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Commanding Officer of squadron Helicopter Anti-Submarine Squadron Light FIVE ONE (HSL-51) at Naval Air Facility Atsugi, Commander Dan Fillion thanks the crew for their efforts in the squardron's milestone of 75,000 hours mishap-free. HSL-51 is the only forward deployed LAMPS squadron which deploys UH-3H and SH-60B helos to various ships in Yokosuka.

Commanding Officer of squadron Helicopter Anti-Submarine Squadron Light FIVE ONE (HSL-51) at Naval Air Facility Atsugi, Commander Dan Fillion thanks the crew for their efforts in the squardron's milestone of 75,000 hours mishap-free. HSL-51 is the only forward deployed LAMPS squadron which deploys UH-3H and SH-60B helos to various ships in Yokosuka. (Jim Schulz / S&S)

ATSUGI NAVAL AIR FACILITY, Japan — In the midst of war, members of the largest aircraft squadron at this base near Tokyo quietly are celebrating a milestone: 75,000 flying hours without a mishap.

Helicopter Anti-Submarine Squadron Light 51 should have reached the mark with a routine flight Wednesday. They were to congratulate each other, shake hands and eat some cake. But privately, they admitted, they wished they were elsewhere: near the fighting in Iraq.

“I’ve been training to do this for 14 years,” said Petty Officer 1st Class Robert Simonton, 32, an aviation warfare systems operator aboard the SH-60B Seahawk. “It’s hard to fly a desk when the mission I’ve been training to do is actually going on.”

The squadron, after all, takes its call sign, “Warlords,” from the famous Japanese Samurai warrior, Musashi.

“We harp ourselves as being a varsity squad. No one on the varsity squad wants to sit on the bench while there’s guys out in the field playing the game,” said Lt. j.g. Jason Carrillo, 25, a SH-60B Seahawk co-pilot.

“It’s very frustrating to turn on the news and watch what’s going on. We understand why we’re here, and we have a different mission, but it’s difficult to watch the others in the thick of it.”

Of the squadron’s 300 members, 60 remain at Atsugi; seven of eight detachments are deployed to sea.

Getting the call to deploy is a matter of timing.

“You had a detachment trained up and ready to go and you got the call,” Simonton said. “It’s a rotation list — they were there at the right time.”

HSL-51 provides combat-ready helicopter detachments for deployment aboard ships based in Yokosuka, Japan. Its primary mission is anti-surface and anti-submarine warfare.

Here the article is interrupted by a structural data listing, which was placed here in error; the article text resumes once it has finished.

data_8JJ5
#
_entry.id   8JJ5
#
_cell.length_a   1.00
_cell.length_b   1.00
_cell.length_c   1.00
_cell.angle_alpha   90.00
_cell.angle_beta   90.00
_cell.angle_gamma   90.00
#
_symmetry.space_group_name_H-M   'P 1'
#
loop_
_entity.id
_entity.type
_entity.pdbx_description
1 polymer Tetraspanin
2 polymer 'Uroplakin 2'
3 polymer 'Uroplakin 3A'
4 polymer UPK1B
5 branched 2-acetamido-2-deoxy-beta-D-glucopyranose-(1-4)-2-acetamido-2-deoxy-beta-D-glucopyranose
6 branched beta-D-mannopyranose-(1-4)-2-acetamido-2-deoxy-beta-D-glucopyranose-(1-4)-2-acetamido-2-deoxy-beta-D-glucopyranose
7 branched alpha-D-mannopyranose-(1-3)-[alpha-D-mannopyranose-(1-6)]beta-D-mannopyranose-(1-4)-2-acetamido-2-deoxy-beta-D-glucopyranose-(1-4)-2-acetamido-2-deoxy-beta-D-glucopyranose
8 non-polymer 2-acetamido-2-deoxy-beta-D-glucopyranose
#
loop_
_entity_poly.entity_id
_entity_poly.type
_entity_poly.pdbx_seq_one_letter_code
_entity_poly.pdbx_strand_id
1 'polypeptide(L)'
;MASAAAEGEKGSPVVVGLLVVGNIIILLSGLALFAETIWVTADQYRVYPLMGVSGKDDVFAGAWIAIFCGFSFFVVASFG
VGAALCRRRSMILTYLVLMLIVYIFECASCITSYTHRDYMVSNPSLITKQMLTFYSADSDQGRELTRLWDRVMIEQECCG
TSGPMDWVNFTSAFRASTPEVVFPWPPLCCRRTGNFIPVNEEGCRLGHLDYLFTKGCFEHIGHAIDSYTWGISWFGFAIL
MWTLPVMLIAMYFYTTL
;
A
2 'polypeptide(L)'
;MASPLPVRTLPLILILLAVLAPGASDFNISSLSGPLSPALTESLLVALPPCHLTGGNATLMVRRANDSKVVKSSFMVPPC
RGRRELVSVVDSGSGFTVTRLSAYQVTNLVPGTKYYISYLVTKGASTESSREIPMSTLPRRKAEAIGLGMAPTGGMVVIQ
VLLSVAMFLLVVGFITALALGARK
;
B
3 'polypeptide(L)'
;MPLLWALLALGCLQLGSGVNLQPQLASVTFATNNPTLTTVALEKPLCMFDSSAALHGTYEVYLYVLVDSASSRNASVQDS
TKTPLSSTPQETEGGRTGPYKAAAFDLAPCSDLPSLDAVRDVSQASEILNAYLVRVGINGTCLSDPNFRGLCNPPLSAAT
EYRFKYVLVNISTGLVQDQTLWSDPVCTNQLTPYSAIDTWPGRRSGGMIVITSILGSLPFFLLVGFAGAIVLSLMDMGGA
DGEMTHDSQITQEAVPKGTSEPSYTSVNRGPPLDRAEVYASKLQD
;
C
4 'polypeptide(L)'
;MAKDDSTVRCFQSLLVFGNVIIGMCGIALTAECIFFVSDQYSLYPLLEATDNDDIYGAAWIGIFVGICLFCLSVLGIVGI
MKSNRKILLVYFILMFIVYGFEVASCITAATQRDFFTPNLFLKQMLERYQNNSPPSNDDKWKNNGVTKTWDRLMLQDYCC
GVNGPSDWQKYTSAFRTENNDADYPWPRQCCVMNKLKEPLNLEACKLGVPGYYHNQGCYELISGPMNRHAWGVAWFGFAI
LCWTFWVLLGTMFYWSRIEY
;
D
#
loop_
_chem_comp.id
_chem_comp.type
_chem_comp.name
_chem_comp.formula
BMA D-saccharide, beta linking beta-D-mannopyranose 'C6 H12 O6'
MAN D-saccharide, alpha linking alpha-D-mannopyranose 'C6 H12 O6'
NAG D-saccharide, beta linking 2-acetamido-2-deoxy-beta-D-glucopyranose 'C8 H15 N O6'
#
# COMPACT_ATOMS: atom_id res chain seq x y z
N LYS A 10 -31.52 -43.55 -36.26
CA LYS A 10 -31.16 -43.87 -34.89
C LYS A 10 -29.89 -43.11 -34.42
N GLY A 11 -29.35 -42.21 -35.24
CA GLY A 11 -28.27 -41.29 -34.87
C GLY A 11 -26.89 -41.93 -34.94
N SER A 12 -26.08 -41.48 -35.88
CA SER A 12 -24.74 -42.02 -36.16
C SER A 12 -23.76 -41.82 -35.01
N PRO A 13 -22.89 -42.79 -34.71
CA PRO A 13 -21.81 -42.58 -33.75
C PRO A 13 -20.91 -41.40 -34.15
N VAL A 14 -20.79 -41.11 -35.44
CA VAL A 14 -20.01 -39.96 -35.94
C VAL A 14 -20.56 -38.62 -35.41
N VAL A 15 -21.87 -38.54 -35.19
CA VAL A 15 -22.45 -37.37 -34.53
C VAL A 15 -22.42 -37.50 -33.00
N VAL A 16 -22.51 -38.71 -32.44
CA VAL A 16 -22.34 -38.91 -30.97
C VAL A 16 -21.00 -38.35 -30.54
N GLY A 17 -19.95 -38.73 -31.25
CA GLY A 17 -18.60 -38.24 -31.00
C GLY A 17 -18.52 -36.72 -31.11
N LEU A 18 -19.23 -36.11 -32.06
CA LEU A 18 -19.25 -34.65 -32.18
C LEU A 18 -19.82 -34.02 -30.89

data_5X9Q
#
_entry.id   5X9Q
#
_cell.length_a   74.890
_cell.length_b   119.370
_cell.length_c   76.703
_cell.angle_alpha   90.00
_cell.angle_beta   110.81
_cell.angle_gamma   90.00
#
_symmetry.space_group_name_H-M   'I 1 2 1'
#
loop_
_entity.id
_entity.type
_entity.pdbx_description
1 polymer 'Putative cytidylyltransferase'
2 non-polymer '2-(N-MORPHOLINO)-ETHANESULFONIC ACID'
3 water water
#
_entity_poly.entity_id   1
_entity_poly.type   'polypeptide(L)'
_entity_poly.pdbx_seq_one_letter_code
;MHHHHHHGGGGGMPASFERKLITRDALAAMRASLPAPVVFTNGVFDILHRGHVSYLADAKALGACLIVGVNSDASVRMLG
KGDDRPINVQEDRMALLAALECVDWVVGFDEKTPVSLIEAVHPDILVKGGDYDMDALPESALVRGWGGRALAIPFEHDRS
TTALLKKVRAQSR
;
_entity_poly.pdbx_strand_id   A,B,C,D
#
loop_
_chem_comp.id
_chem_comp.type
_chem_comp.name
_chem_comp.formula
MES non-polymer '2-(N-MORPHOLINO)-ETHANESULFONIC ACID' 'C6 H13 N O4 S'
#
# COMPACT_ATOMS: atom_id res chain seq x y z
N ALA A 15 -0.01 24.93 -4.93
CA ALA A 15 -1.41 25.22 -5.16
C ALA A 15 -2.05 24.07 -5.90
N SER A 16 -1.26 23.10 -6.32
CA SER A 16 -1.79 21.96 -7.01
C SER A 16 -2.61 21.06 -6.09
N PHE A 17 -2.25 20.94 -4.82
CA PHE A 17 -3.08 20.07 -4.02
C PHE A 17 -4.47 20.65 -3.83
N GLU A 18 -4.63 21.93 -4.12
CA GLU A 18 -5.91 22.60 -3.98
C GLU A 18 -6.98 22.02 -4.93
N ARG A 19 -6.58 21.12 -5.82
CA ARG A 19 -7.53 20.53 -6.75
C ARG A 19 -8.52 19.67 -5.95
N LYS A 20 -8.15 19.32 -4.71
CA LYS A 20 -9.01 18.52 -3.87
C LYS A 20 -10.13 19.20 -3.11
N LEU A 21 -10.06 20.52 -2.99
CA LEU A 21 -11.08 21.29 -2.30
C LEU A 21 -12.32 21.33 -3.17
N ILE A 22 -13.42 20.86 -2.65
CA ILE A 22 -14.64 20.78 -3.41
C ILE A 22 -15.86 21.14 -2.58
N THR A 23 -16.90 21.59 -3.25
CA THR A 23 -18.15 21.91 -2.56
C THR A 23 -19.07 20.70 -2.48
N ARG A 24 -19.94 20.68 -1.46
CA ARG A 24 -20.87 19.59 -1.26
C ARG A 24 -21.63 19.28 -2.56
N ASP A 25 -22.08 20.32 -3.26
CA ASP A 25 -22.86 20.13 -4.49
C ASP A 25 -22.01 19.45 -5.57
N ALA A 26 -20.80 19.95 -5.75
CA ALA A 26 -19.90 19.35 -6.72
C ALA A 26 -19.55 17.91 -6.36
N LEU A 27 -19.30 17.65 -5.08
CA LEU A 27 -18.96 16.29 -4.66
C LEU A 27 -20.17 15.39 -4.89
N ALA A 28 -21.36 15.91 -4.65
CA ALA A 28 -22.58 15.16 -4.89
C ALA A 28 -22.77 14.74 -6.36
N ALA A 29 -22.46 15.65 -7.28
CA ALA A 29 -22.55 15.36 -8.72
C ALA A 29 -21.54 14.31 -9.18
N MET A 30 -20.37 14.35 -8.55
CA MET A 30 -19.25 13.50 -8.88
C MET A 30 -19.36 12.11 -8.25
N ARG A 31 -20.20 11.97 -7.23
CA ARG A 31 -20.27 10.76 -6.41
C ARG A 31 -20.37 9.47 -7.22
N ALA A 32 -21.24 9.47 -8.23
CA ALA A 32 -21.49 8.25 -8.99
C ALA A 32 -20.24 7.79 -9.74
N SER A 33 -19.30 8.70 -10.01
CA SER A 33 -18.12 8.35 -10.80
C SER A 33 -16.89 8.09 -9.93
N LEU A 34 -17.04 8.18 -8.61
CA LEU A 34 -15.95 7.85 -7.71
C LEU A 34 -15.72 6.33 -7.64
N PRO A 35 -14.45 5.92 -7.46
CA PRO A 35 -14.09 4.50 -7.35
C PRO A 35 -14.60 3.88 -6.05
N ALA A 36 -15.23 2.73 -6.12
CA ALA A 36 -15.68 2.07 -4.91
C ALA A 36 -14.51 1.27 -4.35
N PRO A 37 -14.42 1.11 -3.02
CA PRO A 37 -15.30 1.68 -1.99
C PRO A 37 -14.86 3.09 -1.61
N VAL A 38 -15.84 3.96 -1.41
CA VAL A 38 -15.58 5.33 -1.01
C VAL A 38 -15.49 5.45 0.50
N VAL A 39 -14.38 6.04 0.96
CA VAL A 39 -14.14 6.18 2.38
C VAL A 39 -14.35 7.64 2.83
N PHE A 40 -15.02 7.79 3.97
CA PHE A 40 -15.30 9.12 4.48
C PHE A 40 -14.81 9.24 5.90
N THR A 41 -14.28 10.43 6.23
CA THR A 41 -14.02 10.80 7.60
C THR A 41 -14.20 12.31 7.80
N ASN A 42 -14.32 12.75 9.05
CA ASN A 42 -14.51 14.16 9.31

The squadron comprises 13 SH-60B Seahawks and two UH-3H Sea Kings, the latter mostly for VIP transport.

Billed as the world’s most technologically advanced helicopter, the SH-60B carries weapons and electronic sensors, such as radar and infrared.

Its several capabilities include dropping sonic detectors in the water to locate enemy submarines or launching torpedoes.

“We extend the range of the ship enormously,” said Lt. Nathan Bitz, 27, an SH-60B Seahawk aircraft commander. “We can go out over the horizon and relay back to our ships” targets of interest.

“Basically, a big flying antenna,” Carrillo said.

The squadron has had zero flight mishaps since its formation more than 11 years ago, said Cmdr. D.H. “Dano” Fillion, HSL-51’s commanding officer. He called the safety record a “team effort.”

“We’re the only forward-deployed HSL squadron in the entire Navy,” he said. “Every year that we’ve been in existence, we do more flying, more missions and more deployments than anybody else, and that’s just by nature of being out here.”

To put the 75,000-hour milestone in perspective, Carrillo and other squadron members did the math: “You could drive from here to the moon and back, 20 times,” he said.

The achievement may be even more remarkable considering the inherent hazards of naval aviation.

“We go out and fly in the ocean, where there aren’t any runways and there aren’t any fields to land in,” Bitz said. “It’s just water and a couple of boats. That’s kind of what sets us apart as naval aviators.”

The recent string of helo crashes in and near Iraq serves as a harsh reminder of those perils, Fillion said.

Helicopters don’t have an ejection system, he said: “Every take-off is followed by some sort of landing, and you’re going to be involved in both.”

Further, most of HSL-51’s missions are done at night, often with night-vision goggles at 200 feet above water. If something goes awry, he said, “You’ve got a couple split seconds” to react.

But crewmembers who fly the helos aren’t fazed by the risks.

“Safety is one of the foremost things that we talk about before we ever get in the aircraft,” Simonton said. “But if we actually thought about, ‘We might have an accident today,’ I don’t think any of us would ever get in the aircraft.”

Added Bitz: “We’re confident in our training, let’s put it that way.”

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Jennifer reports on the U.S. military from Kaiserslautern, Germany, where she writes about the Air Force, Army and DODEA schools. She’s had previous assignments for Stars and Stripes in Japan, reporting from Yokota and Misawa air bases. Before Stripes, she worked for daily newspapers in Wyoming and Colorado. She’s a graduate of the College of William and Mary in Virginia.

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